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The local beat goes on, familial-ly and festival-ly
By: Geraldine Wyckoff, Contributing Writer
The Louisiana Weekly
Monday, August 23, 2010
Intellectually, we are, of course, aware that the Marsalis family is chocked full of hugely talented musicians. Nonetheless, when the emcee of this concert introduces each one of them by name — saxophonist Branford, trumpeter Wynton, trombonist Delfeayo, drummer/vibest Jason (in their birth order) and finally patriarch “maestro” Ellis Marsalis, one can’t help but marvel. Later, photographer/writer Ellis Marsalis III adds his voice to the mix.
The performance that is captured live on Music Redeems (Marsalis Music) took place last year at Washington D.C.’s Kennedy Center to honor Ellis as the recipient of the Duke Ellington Jazz Festival’s Lifetime Achievement Award. The only previous time the entire family recorded a live album together was for 2003’s release, The Marsalis Family — A Jazz Celebration.
One can expect some warm, cozy moments from a gathering such as this though with the Marsalis clan, the music comes first. The ensemble, including Branford’s longtime bassist Eric Revis, jumps right into it on saxophonist Charlie Parker’s speedy, yet swinging, classic “Donna Lee.” Jason wows the crowd by whistling an inspired solo and goes head to head trading bars with Wynton’s trumpet. Like the Energizer bunny, Jason keeps going and going. This ain’t foolin’ around.
There are several, short interludes during which Wynton and Branford, as well as guest pianist Harry Connick Jr., talk about Ellis — those warm fuzzy spots previously mentioned. It’s doubtful that folks will find them intrusive as they merely set the scene of this special night.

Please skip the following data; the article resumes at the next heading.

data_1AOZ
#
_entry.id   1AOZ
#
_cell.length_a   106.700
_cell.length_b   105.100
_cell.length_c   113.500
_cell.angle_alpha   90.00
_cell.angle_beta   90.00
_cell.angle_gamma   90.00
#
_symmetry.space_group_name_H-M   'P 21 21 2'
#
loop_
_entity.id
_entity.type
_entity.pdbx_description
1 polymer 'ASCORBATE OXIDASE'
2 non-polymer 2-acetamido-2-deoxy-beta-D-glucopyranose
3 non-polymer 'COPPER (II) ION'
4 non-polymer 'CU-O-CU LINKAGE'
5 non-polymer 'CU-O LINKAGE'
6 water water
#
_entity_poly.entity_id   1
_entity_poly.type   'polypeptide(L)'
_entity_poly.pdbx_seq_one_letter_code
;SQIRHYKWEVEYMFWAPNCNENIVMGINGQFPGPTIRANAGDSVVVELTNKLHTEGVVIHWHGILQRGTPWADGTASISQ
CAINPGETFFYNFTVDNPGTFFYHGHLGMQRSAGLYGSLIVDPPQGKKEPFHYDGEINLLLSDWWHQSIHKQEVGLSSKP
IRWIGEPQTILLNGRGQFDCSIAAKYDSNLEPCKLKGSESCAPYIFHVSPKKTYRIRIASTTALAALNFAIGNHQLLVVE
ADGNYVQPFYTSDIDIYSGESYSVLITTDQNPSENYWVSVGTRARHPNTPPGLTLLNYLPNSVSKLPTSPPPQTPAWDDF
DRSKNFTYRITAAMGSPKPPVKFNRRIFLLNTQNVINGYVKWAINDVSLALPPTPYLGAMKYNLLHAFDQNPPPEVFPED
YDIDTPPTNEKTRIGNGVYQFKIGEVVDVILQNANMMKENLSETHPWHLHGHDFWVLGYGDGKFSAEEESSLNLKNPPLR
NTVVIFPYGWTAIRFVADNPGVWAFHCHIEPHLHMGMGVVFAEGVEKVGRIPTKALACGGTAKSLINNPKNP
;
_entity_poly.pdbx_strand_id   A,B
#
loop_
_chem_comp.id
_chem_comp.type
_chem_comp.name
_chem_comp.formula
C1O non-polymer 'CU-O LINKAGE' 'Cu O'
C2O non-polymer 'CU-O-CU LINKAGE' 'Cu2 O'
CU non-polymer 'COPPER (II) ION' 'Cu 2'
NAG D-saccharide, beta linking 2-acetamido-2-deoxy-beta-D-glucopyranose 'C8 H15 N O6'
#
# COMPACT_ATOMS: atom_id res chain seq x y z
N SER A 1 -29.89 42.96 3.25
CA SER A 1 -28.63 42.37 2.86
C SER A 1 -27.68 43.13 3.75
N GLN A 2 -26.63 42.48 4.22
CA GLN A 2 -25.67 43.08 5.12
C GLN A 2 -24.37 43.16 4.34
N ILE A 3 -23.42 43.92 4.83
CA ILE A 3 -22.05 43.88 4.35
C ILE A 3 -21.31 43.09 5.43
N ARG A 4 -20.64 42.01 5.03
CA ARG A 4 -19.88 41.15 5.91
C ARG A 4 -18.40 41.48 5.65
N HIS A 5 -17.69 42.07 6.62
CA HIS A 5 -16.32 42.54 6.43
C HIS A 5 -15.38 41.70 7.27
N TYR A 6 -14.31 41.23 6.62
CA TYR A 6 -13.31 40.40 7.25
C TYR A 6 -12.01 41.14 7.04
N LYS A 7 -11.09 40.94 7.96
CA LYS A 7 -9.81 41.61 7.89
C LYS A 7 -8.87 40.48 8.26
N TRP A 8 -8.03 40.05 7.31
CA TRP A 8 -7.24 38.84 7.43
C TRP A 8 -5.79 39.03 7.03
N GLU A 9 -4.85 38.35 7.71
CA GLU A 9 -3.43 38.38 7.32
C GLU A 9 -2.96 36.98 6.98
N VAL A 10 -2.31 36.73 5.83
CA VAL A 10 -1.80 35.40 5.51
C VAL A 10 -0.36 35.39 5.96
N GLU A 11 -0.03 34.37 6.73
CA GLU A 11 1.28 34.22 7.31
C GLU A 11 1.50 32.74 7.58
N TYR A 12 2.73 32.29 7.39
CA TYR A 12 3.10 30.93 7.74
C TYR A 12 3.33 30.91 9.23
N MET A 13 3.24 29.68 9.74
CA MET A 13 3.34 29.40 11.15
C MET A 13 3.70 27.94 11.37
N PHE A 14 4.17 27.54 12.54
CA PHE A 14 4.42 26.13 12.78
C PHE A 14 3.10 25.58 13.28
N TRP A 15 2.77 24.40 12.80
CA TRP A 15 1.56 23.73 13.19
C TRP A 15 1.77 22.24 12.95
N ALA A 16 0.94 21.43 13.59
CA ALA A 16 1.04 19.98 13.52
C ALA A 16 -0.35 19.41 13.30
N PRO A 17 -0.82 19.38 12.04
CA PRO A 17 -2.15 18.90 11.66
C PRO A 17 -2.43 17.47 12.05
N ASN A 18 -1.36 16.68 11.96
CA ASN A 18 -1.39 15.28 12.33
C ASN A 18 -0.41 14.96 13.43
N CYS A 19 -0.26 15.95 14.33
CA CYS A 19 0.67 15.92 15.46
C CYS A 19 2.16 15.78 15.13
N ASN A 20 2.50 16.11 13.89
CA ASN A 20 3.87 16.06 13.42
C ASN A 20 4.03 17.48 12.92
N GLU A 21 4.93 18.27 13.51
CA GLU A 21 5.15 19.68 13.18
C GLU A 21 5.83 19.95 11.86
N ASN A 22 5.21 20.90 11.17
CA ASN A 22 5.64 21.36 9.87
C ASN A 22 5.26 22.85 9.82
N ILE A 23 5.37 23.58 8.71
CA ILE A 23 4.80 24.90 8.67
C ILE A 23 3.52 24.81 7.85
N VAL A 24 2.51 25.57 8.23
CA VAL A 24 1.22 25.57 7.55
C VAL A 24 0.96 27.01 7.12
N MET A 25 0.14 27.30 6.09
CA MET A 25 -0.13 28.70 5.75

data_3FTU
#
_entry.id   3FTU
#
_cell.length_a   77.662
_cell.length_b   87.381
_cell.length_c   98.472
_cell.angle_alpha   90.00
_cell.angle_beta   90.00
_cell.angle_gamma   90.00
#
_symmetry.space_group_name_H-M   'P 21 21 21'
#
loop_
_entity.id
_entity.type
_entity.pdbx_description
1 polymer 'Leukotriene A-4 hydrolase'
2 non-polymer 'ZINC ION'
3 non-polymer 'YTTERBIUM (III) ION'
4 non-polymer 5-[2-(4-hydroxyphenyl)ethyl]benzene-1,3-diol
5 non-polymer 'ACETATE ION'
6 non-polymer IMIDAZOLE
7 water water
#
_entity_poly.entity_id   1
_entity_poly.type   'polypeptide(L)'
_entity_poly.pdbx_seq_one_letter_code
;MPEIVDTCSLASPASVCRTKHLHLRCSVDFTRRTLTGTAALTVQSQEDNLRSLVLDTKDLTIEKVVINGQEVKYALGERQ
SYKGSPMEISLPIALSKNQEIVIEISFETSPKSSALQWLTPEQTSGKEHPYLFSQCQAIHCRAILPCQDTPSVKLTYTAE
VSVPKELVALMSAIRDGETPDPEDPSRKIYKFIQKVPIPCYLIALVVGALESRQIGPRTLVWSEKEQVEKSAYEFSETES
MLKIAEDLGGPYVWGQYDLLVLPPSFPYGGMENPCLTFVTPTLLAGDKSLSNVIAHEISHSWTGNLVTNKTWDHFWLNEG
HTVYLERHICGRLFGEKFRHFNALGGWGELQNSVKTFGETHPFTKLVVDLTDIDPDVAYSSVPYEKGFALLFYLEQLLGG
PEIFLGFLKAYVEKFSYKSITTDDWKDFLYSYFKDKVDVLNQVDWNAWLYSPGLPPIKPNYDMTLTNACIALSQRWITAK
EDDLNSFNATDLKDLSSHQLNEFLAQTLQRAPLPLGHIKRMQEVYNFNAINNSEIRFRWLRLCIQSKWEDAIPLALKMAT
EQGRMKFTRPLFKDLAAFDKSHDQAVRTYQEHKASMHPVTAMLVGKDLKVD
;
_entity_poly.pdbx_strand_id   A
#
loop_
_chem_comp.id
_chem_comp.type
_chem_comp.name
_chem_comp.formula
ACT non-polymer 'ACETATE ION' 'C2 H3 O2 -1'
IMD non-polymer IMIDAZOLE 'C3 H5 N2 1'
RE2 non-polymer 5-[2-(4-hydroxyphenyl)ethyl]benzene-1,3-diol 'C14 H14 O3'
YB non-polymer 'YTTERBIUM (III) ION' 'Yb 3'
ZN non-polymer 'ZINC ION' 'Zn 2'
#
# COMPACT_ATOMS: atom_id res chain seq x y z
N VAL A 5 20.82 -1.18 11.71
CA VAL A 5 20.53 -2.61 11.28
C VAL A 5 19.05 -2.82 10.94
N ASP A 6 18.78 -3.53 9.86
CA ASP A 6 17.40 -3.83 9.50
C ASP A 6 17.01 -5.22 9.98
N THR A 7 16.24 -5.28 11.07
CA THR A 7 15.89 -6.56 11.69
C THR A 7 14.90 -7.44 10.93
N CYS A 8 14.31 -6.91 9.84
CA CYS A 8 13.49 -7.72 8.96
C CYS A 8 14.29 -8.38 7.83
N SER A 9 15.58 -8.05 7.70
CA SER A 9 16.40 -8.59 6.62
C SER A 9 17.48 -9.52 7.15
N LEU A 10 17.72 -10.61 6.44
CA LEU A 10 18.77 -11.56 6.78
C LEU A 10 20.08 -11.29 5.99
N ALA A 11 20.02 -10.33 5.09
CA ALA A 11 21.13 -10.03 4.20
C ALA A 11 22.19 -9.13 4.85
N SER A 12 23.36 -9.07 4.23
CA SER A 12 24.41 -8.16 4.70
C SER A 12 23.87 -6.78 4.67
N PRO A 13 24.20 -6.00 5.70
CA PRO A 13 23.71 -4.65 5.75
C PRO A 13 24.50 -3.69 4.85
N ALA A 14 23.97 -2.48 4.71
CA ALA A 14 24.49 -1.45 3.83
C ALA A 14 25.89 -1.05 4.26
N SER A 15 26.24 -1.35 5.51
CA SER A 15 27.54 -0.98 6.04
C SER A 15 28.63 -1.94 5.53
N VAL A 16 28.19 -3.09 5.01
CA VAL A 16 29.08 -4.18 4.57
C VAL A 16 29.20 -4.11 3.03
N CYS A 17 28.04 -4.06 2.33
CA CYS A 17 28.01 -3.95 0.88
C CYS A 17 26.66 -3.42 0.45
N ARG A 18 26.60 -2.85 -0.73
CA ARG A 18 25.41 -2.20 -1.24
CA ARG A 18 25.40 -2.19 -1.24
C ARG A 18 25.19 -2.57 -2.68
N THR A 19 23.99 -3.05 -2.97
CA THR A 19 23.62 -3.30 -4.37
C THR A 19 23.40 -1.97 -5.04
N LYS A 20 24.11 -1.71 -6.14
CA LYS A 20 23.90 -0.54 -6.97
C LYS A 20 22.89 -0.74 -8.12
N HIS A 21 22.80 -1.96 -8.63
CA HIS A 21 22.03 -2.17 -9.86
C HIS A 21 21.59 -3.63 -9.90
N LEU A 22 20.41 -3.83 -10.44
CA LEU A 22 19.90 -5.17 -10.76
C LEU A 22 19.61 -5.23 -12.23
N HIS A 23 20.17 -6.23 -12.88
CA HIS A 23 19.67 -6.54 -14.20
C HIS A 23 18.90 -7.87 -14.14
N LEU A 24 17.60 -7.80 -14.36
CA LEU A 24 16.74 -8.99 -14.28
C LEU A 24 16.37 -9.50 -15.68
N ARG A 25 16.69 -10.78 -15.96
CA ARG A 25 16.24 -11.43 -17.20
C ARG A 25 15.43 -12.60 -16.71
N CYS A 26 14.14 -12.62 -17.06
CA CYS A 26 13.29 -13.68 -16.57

Jason moves over to the vibes and Herlin Riley, who worked with Wynton for many years, takes over the trap set on drummer James Black’s composition, “Monkey Puzzle.” The song was first recorded as the title cut on the Ellis Marsalis Quartet early 1960s AFO album and stands a signature piece on the pianist’s sets. With its bright sway and edginess, it’s never shown signs of age.
Perhaps in a reflective mood, Ellis returns to the Monkey Puzzle album to perform his composition, “After,” this time as a solo expression. The band gets swinging again on another classic from the pianist, “Syndrome.” It’s so wonderfully familiar through rarely heard with Wynton’s singular trumpet sound.
Granted, “Sweet Georgia Brown” can’t help but come off as old fashioned though piano connoisseurs and those with good spirit will appreciate Connick and Ellis dueting on dueling, or perhaps dancing, pianos. After a bow to the great composer/pianist Thelonious Monk on “Teo,” on which Ellis and Branford give it the works, the group takes it out with a second line feel. Jason’s buckjumping anthem “At the House in Da Pocket” with Branford, Wynton and Delfeayo skillfully manning the frontline. The ensemble then heads to the traditional crowd-pleaser, “The 2nd Line.” Unfortunately, the obviously non-New Orleans audience can’t really clap to the beat.
As one might expect, Music Redeems doesn’t break any new ground. It relies instead on the basics — great compositions played by great players. It’s a family affair — a New Orleans affair – but more because it, like jazz, is of the sweet moment.